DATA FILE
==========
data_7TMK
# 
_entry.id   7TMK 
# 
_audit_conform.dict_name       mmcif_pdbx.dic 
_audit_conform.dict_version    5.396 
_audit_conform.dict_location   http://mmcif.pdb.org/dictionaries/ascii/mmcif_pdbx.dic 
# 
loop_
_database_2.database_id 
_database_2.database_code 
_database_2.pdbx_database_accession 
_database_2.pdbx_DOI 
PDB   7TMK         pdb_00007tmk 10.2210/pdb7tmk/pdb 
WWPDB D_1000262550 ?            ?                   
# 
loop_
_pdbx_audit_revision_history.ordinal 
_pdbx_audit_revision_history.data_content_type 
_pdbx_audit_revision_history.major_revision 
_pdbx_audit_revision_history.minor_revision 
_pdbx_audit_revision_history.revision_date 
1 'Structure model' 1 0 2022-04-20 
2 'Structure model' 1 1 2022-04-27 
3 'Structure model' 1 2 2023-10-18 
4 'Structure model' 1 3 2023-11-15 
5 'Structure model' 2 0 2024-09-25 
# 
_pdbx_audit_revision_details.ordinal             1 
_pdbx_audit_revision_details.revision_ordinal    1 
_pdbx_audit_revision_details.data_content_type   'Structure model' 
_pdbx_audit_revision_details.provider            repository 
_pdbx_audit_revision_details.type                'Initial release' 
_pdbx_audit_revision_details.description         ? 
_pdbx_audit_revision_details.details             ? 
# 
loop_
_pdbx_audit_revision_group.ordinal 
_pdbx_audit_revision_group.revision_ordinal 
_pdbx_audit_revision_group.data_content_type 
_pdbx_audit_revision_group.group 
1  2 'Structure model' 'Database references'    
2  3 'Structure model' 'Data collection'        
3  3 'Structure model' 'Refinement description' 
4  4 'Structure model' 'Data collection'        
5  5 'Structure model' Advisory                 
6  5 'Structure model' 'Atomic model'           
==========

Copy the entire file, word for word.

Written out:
data_7TMK
# 
_entry.id   7TMK 
# 
_audit_conform.dict_name       mmcif_pdbx.dic 
_audit_conform.dict_version    5.396 
_audit_conform.dict_location   http://mmcif.pdb.org/dictionaries/ascii/mmcif_pdbx.dic 
# 
loop_
_database_2.database_id 
_database_2.database_code 
_database_2.pdbx_database_accession 
_database_2.pdbx_DOI 
PDB   7TMK         pdb_00007tmk 10.2210/pdb7tmk/pdb 
WWPDB D_1000262550 ?            ?                   
# 
loop_
_pdbx_audit_revision_history.ordinal 
_pdbx_audit_revision_history.data_content_type 
_pdbx_audit_revision_history.major_revision 
_pdbx_audit_revision_history.minor_revision 
_pdbx_audit_revision_history.revision_date 
1 'Structure model' 1 0 2022-04-20 
2 'Structure model' 1 1 2022-04-27 
3 'Structure model' 1 2 2023-10-18 
4 'Structure model' 1 3 2023-11-15 
5 'Structure model' 2 0 2024-09-25 
# 
_pdbx_audit_revision_details.ordinal             1 
_pdbx_audit_revision_details.revision_ordinal    1 
_pdbx_audit_revision_details.data_content_type   'Structure model' 
_pdbx_audit_revision_details.provider            repository 
_pdbx_audit_revision_details.type                'Initial release' 
_pdbx_audit_revision_details.description         ? 
_pdbx_audit_revision_details.details             ? 
# 
loop_
_pdbx_audit_revision_group.ordinal 
_pdbx_audit_revision_group.revision_ordinal 
_pdbx_audit_revision_group.data_content_type 
_pdbx_audit_revision_group.group 
1  2 'Structure model' 'Database references'    
2  3 'Structure model' 'Data collection'        
3  3 'Structure model' 'Refinement description' 
4  4 'Structure model' 'Data collection'        
5  5 'Structure model' Advisory                 
6  5 'Structure model' 'Atomic model'           